Subject Re: [Firebird-Architect] Re: Can we, can we, can we????...
Author Alexander Klenin
On 6/18/05, Ann W. Harrison <aharrison@...> wrote:
> Granted - but I'd need to hear from somebody with a real application
> that could be improved by quotas. I can certainly imagine situations
> where quotas make managing an application more difficult, so I need a
> very concrete reason to go there - not just because we can.
In addition to examples already provided, I can give my own. One of my
projects is student testing system for the local university. It asks
students questions and monitors time taken to answer them -- so any
loss of responsiveness can have a direct effect on grades!
Naturally, as many students as possible should be tested
simultaneously, to preserve the secrecy of the questions. This numbers
are measured in hundreds.
Web-oriented nature of the system allows distributed usage, with some
branches of the university located hundreds of kilometers away, and in
another time zone. (e.g. Vladivostok and Petropavlovsk-Kamchatsky)
At the same time, the system supports very extensive set of queries
for the teacher, some of them are detailed statistical reports which
could take anywhere form few seconds to few hours to complete,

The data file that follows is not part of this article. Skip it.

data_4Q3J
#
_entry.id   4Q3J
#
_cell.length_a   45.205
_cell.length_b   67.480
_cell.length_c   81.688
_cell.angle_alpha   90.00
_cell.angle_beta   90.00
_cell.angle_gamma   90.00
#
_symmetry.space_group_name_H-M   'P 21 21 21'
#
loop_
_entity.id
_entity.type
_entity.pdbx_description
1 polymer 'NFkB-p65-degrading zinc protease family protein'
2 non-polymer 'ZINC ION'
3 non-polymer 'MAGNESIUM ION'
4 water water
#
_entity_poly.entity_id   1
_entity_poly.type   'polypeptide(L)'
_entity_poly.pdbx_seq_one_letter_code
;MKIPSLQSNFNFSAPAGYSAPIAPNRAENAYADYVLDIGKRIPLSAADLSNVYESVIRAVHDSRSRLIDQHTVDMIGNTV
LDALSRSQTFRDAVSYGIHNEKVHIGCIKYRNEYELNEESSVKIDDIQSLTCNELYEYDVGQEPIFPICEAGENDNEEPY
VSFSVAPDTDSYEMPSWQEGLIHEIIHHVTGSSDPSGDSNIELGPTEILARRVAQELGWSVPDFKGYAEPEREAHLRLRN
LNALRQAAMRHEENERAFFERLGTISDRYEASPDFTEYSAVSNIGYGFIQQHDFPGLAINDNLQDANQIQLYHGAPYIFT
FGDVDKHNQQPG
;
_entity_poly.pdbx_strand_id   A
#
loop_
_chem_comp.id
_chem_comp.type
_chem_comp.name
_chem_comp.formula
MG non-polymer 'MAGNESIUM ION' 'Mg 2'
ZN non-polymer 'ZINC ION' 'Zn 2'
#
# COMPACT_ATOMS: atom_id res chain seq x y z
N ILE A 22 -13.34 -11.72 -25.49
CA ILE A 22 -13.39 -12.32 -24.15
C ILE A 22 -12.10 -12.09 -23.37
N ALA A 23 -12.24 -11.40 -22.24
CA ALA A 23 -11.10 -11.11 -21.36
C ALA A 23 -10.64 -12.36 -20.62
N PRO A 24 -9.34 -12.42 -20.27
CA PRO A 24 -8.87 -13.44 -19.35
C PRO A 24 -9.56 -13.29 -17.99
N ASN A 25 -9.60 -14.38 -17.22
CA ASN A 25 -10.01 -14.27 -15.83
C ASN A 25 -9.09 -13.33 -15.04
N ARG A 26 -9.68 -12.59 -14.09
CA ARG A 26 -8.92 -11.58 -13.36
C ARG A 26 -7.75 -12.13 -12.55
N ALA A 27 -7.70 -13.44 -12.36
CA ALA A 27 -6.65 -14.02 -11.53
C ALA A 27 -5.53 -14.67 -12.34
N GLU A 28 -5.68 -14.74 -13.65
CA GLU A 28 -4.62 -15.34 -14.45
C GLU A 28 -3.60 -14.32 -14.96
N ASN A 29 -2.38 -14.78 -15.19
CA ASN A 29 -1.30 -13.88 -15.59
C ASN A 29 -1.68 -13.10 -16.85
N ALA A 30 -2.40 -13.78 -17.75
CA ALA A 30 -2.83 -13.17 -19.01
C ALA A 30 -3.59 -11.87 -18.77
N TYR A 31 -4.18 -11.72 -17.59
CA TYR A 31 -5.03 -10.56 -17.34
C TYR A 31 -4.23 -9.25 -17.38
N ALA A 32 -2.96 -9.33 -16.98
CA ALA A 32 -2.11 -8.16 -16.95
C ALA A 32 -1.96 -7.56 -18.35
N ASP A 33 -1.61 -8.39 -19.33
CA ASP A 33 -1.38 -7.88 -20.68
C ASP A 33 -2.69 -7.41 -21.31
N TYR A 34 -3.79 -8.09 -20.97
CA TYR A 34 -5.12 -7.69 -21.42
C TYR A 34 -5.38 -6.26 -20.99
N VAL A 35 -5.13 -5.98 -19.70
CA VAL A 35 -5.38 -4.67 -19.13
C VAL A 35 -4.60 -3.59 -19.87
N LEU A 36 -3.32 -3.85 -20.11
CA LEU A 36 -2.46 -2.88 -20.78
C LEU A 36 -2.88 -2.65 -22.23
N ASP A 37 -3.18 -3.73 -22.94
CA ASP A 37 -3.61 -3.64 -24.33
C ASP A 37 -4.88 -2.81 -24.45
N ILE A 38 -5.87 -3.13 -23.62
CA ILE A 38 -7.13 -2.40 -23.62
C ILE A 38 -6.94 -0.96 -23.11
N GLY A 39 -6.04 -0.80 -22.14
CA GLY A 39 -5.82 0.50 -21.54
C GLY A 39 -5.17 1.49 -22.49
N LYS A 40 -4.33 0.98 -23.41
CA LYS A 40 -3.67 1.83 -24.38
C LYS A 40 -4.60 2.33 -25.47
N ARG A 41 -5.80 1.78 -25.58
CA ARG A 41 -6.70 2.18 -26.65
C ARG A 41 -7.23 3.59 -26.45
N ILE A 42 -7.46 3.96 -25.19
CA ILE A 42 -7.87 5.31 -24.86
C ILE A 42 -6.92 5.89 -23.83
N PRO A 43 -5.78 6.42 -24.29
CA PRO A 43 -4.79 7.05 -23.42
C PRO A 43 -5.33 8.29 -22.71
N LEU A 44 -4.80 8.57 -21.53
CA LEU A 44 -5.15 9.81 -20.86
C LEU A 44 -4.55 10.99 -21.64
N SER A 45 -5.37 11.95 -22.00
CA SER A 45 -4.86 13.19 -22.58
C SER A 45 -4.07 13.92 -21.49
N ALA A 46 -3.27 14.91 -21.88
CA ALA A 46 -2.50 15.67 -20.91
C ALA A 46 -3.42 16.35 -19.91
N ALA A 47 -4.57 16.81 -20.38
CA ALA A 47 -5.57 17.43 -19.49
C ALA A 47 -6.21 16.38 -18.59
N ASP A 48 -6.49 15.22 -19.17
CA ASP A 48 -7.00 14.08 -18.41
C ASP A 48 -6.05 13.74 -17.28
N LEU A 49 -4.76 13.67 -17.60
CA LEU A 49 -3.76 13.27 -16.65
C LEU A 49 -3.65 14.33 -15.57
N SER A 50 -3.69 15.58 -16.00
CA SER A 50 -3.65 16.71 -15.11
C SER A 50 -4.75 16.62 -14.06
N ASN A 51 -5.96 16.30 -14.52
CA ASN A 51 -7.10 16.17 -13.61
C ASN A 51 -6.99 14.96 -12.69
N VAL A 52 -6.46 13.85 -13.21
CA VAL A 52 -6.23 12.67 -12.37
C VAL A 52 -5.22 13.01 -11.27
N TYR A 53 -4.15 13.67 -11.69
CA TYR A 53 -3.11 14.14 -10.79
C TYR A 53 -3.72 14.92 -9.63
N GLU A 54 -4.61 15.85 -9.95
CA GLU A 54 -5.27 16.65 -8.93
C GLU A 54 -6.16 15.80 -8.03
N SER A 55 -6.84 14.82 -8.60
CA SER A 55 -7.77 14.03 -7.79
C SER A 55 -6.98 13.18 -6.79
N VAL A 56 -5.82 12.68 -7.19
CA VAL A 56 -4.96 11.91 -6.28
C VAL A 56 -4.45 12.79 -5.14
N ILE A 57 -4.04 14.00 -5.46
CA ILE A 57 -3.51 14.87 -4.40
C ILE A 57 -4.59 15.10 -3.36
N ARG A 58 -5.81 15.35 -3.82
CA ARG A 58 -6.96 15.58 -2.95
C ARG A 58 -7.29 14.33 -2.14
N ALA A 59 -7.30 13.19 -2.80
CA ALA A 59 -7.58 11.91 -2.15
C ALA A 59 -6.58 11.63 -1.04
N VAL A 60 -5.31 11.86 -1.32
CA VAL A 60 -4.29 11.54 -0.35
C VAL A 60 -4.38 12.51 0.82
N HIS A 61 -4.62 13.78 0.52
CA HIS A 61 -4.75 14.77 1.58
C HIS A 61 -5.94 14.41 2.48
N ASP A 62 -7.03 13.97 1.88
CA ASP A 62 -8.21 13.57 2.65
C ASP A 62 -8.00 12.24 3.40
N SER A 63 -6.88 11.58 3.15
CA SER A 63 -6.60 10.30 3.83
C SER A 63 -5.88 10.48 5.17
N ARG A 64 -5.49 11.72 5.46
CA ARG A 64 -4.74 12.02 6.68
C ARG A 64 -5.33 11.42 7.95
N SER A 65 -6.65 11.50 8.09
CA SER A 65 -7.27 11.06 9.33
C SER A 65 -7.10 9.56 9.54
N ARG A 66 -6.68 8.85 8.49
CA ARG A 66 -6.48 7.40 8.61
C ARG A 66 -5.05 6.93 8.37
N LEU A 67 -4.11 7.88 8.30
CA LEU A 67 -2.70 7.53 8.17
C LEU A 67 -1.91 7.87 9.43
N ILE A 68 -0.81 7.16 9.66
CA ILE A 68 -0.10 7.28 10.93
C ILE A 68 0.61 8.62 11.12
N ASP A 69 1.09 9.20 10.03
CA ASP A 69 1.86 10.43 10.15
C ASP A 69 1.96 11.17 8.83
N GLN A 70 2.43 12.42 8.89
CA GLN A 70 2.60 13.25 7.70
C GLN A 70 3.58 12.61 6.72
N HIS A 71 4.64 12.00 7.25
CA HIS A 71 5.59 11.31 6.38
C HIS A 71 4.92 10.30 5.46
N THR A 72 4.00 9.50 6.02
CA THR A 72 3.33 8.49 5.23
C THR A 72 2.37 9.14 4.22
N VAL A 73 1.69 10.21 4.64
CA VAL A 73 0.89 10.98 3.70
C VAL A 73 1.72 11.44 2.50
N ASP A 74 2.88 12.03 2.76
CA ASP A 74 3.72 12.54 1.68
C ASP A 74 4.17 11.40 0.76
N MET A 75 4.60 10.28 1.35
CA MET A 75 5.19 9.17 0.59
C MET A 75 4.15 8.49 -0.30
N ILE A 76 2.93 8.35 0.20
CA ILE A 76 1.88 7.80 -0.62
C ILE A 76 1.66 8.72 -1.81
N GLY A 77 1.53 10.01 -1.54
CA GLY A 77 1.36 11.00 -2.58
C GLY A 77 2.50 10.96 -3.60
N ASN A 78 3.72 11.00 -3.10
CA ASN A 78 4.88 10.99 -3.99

depending on data range.
This system currently uses quota-based proprietary database which
allows it to dynamically change quotas for "teacher" account depending
on the system load.
We would like very much to convert to some open-source DBMS, and the
primary candidate is now MySQL 5.0, not in the least because it now
finally has most of attributes required of "real" DBMS: transactions,
views, stored procedures, decent optimizer and quotas ;)

> > 2) ...
> > More dangerous are run-away queries initiated by users, ...
> > The "cancel" button is good, but not a perfect solution
> > a) it does not work in web interfaces
> A Web application can (should?) do its own monitoring of user queries
> and kill those it considers too long.
Yes, it could. It could also prevent DoS attacks by monitoring the
connection pool on the web-server, preserve referential intergity with
application-level checks, simulate transactions with try/except
blocks, use client functions instead of stored procedures, etc. I
remember the time when Michael "Monty" Widenius (the primary developer
of MySQL) used all these arguments quite often. But the real life
shown that all these functions do belong to a DBMS, not to the client.

> > b) there may be situation when user is content to wait a few minutes,
> > but the query is so heavy that it blocks all other database activity
> And probably we need a way for an administrator to identify and stop
> runaway queries.
Yes, but should he sit at the terminal and monitor the database 24 hours/day?

> > c) there may be security implications in trusting users to cancel
> > their own requests
> Such as?
Such as the current situation, where any malicious or buggy client can
easily bring the whole database to a halt, and the sad thing -- there
is nothing that DBA can do to prevent it short of sitting and watching
the server load continuously, then fractically scrambling to find out
*which* of the queries caused that 100% CPU load.
I know, had to do this a few times ;-)

Alexander Klenin
Insight Experts, Ltd.